Magus of Locks: Paracelsus, Renaissance polymath. Magus of Wheels: Pancho Villa, Mexican revolutionary. Magus of Stars: (Sigmund) Freud, psychoanalyst. Magus of Flames: Novalis (Georg von Hardenburg), Romantic/mystical poet and writer.
Le jeu de Marseille is a Surrealist variation on the conventional deck of playing cards. It was created by a group of artistic refugees awaiting evacuation from France in late 1940. The group included André Breton, André Masson and Max Ernst. While they waited in Marseille (hence the name) for their exit visas, one of the ways they took their overactive minds off of the matter at hand– apart from drinking– was to reconfigure the traditional card game using icons more suited to the Surrealist mindset.
The four suits became black locks (representing knowledge), black stars (dreams), red wheels (revolution) and red flames (love). The court cards were transformed into Maguses, Sirens and Geniuses. I don’t know whether it’s odd or deliberate that these people were mostly Frenchmen fleeing the Nazis and yet their replacement for the court is heavy on the Germans.
I think I first read a passing reference to le jeu de Marseille in a book about the structuralist literary micro-genre of Oulippo. As with all of my HD detritus posts, I no longer have much recollection of why I collected as many images of the cards as possible, even though I did it as recently as 2010.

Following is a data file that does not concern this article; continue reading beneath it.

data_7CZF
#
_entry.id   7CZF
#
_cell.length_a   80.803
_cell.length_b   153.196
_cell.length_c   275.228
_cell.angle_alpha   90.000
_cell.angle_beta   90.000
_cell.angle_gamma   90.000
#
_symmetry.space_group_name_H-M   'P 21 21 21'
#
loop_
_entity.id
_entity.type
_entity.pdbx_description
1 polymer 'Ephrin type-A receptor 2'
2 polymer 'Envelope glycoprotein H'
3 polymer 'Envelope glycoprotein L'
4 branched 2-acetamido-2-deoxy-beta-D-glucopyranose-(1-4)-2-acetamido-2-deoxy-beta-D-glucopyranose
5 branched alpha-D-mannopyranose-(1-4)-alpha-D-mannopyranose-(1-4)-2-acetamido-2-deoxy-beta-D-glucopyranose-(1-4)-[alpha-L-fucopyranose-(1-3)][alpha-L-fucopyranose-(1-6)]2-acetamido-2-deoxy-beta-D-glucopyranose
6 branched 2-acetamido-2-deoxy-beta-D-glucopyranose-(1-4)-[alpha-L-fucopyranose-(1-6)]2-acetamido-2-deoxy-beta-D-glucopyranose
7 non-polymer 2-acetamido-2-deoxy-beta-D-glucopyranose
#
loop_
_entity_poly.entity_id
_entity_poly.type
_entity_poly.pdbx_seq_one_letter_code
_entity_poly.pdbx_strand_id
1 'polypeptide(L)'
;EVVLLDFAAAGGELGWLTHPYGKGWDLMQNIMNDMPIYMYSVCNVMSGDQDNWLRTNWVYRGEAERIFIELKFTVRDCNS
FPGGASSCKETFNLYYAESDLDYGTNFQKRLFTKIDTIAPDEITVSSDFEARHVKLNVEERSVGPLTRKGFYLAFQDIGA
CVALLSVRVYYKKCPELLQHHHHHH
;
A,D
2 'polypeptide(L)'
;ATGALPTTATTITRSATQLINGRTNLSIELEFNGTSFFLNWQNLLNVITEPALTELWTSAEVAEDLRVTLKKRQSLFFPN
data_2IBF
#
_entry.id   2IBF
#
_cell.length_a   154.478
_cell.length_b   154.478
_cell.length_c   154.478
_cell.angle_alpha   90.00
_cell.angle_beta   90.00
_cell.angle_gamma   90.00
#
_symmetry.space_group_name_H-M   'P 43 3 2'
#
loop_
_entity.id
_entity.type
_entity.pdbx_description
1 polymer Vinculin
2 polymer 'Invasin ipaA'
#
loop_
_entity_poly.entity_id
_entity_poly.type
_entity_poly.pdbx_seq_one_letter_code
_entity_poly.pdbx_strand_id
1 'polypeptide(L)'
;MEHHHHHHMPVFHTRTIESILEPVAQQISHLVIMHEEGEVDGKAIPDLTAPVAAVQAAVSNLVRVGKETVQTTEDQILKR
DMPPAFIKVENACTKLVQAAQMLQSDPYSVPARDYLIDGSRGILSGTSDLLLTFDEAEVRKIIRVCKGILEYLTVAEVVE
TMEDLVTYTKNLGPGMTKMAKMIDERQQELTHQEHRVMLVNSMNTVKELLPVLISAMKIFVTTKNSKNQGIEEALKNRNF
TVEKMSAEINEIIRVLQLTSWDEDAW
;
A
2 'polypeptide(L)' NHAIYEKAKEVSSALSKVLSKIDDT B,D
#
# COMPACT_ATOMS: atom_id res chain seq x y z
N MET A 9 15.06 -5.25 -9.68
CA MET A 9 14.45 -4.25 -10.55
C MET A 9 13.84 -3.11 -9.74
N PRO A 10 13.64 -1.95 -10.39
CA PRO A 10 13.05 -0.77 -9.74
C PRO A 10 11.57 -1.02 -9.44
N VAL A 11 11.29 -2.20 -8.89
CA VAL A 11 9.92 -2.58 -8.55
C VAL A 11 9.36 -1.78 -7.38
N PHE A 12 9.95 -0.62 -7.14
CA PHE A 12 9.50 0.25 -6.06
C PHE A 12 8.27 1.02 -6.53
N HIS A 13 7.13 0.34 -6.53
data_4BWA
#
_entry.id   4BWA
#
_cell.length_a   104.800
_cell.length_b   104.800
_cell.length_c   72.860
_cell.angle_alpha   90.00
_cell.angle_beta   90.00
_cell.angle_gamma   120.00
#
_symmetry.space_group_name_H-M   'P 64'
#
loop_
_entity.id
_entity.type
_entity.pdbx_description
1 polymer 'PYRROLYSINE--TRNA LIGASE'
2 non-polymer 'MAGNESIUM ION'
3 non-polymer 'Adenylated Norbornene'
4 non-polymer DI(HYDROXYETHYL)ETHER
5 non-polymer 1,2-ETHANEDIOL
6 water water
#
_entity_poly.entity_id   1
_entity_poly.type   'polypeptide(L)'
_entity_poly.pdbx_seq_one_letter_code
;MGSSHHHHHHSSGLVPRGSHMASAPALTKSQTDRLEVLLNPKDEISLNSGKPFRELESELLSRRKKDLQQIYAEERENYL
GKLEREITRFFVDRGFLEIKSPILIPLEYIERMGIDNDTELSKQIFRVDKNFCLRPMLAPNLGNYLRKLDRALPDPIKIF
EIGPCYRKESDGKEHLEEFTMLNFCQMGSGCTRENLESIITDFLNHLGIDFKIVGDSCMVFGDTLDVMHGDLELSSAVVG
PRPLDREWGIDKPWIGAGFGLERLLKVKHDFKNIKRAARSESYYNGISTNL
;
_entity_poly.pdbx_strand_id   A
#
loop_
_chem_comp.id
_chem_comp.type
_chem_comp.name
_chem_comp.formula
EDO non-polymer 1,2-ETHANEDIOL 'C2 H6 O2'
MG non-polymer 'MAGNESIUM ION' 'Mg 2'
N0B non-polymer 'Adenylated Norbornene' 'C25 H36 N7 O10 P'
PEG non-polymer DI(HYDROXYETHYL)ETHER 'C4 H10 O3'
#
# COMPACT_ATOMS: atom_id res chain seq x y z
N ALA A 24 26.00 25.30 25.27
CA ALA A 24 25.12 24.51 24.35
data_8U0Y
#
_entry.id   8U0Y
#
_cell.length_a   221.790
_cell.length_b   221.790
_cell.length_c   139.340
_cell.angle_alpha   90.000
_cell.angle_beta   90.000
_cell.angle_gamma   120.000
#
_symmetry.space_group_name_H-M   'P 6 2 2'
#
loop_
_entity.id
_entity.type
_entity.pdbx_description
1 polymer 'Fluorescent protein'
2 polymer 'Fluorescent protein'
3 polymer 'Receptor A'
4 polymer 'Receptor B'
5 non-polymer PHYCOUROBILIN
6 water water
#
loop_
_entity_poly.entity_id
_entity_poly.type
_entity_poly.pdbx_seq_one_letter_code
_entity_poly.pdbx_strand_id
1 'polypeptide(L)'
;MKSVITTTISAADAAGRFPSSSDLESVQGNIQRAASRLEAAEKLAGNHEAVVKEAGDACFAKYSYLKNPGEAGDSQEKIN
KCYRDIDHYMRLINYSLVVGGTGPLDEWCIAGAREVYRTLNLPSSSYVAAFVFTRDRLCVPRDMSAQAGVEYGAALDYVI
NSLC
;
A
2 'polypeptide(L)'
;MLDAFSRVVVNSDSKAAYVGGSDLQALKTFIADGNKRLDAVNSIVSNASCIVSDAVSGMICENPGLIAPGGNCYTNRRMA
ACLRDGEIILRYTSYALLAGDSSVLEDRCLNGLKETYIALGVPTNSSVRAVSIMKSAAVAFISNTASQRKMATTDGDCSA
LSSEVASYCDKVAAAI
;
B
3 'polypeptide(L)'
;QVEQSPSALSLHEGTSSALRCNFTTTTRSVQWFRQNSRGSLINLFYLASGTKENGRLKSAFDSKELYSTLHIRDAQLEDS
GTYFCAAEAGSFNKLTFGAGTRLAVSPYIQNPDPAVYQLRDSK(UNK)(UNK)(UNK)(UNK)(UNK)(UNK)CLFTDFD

Siren of Locks: Hélène Smith, medium and automatic writer. Siren of Wheels: ?, perhaps Elise von Lämel the Jewish-Austrian philanthropist. Siren of Stars: Alice (Liddell, of Wonderland). Siren of Flames: “The Portuguese Nun”.
It’s Aquacade beauty Mussolini, photographer’s model Stalin, and charming salesgirl Hitler. With huge butcher knives, on Manhattan Beach. Photographed by Weegee, better known for his horrifying, stark, brutal photos of crime and accident scenes in New York City; less well known as being the vocal blueprint for Peter Sellers’ strangled, adenoidal Dr. Strangelove voice. Perhaps for Weegee, taking photos of scantily clad transsexual dictators amounted to light relief.
The caption notes that the “comely pyramid is spoiled by the faces”, but that’s quite a heteronormative assumption to make, don’t you think? Perhaps the faces are being spoiled by the comely pyramid?
I think the internet has rewired my brain. Nowadays when I’m reading a book (you know, the things made of bound paper), I’m constantly distracted by passing references or random facts because some part of me immediately knows I could look it up. One recent example occurred while I was reading about Jewish/Zionist terrorism in Palestine after WWII, which was mainly focused on forcing the colonial British to leave. There was a fleeting mention that the Mufti of Jerusalem had been involved in recruiting Muslims into the Nazi SS. Obviously there’s “the enemy of my enemy is my friend” to consider, but Nazi Muslims? Outside of the crazed, ignorant, hateful imaginations of certain Republicans in the US, I mean?